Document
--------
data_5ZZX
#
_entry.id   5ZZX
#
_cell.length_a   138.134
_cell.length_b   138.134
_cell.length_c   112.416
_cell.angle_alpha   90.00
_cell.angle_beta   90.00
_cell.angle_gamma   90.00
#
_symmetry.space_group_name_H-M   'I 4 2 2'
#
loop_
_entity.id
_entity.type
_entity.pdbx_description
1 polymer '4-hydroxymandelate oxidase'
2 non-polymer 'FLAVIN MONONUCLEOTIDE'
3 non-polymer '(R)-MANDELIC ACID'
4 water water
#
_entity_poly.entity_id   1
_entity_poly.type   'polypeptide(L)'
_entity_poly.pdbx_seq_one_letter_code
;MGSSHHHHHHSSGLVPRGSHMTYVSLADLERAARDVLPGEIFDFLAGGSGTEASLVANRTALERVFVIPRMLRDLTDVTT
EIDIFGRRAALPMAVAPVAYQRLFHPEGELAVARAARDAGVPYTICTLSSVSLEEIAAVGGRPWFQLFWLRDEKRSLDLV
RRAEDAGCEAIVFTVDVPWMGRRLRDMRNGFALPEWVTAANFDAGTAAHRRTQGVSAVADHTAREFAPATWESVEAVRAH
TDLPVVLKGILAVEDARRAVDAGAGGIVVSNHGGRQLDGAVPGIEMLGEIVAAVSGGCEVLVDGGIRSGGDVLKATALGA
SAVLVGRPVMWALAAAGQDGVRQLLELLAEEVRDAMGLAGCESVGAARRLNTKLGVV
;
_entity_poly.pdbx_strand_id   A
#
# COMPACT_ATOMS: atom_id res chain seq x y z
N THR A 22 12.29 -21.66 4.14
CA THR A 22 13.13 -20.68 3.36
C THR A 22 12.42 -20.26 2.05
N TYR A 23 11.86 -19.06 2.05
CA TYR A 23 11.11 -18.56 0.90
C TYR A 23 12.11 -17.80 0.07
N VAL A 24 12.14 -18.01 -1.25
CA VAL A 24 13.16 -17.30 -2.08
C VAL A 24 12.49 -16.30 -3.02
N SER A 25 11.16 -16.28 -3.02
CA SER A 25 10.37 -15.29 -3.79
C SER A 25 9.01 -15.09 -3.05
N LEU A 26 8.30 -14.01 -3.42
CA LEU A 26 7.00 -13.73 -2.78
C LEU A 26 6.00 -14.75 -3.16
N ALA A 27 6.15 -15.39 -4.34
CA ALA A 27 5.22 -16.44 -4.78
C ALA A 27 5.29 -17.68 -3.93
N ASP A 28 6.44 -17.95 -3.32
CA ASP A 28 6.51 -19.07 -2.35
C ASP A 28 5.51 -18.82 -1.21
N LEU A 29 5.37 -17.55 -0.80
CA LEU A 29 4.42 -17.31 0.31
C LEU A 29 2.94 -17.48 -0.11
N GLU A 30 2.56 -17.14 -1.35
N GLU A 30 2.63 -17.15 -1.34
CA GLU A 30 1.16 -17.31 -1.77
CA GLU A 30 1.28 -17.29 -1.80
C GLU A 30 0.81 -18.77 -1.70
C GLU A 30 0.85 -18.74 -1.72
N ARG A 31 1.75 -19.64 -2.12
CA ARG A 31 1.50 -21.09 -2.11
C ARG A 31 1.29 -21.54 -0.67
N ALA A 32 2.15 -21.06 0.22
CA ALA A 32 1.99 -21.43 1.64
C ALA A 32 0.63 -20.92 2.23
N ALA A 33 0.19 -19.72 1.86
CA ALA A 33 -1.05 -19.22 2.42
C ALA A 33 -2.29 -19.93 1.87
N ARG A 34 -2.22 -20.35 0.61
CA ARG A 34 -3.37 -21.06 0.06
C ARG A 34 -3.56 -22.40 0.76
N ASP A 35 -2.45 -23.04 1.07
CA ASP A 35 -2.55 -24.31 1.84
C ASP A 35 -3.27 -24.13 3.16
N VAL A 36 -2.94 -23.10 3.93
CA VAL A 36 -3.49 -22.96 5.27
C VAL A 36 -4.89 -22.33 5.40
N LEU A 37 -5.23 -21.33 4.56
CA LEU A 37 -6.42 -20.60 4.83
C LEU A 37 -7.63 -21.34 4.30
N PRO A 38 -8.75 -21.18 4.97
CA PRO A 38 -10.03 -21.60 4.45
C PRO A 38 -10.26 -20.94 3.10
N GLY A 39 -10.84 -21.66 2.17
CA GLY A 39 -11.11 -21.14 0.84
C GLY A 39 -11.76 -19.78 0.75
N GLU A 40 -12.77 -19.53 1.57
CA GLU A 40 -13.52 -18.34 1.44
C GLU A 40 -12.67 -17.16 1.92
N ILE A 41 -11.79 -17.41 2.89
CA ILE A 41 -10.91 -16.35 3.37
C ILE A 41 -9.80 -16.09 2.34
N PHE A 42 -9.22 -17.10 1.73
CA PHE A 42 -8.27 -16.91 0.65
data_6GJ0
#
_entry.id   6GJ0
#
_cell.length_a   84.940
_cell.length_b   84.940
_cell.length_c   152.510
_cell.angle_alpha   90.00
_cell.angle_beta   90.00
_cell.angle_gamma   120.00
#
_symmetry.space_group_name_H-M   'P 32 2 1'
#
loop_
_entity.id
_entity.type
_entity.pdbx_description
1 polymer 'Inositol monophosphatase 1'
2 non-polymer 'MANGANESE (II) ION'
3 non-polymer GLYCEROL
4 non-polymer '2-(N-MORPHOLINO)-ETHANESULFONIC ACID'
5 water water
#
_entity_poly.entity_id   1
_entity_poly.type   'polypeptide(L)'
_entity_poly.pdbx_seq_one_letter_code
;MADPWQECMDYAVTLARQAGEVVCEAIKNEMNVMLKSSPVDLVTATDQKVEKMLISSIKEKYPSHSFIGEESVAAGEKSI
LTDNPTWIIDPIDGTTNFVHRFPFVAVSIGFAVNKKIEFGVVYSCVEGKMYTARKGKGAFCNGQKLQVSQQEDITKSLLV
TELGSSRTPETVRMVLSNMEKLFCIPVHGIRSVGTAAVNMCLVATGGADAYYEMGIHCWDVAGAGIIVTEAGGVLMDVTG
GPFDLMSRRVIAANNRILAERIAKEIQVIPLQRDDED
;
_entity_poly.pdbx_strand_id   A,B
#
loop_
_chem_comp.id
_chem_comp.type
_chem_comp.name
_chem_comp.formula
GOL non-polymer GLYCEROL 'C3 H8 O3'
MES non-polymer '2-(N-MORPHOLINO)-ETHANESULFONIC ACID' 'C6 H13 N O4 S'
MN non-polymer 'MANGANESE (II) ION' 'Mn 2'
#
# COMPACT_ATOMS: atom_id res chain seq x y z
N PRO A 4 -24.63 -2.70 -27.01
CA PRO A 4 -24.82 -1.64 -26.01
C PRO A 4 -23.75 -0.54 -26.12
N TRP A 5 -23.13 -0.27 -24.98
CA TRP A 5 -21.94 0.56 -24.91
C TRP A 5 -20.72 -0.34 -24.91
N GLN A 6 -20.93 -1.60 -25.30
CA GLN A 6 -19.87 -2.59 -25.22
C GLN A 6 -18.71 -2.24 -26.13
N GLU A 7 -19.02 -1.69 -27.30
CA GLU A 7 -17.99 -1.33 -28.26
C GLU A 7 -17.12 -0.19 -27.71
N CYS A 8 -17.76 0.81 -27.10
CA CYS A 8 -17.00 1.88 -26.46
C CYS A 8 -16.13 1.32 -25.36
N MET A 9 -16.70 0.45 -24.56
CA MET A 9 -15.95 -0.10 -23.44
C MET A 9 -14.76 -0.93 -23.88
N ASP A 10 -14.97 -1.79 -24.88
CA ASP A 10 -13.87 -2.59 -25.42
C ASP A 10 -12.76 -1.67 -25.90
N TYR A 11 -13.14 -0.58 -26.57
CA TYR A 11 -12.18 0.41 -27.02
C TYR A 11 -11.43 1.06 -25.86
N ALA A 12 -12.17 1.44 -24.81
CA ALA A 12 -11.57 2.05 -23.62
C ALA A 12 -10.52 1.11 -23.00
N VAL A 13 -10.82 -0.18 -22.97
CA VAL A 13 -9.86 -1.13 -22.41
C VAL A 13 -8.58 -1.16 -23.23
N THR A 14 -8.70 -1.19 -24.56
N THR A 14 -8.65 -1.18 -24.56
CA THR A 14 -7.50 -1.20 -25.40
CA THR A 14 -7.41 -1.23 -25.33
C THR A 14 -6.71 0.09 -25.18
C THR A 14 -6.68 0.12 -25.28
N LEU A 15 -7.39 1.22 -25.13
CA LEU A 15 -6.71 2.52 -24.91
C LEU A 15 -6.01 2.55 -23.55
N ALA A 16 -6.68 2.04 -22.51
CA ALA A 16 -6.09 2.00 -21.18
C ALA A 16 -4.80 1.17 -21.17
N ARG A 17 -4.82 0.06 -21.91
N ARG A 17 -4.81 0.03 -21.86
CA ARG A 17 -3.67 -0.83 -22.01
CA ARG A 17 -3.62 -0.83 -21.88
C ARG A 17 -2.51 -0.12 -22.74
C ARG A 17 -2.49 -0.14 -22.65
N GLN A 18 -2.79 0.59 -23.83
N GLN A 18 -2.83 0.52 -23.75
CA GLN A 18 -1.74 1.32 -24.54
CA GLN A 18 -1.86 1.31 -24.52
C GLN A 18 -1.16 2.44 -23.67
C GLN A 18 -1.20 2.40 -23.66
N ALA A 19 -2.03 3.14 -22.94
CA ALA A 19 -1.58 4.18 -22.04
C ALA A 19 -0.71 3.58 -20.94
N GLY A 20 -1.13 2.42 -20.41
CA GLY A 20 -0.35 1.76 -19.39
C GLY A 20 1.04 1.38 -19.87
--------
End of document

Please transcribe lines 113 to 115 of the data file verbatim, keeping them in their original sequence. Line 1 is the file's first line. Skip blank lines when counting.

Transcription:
loop_
_entity.id
_entity.type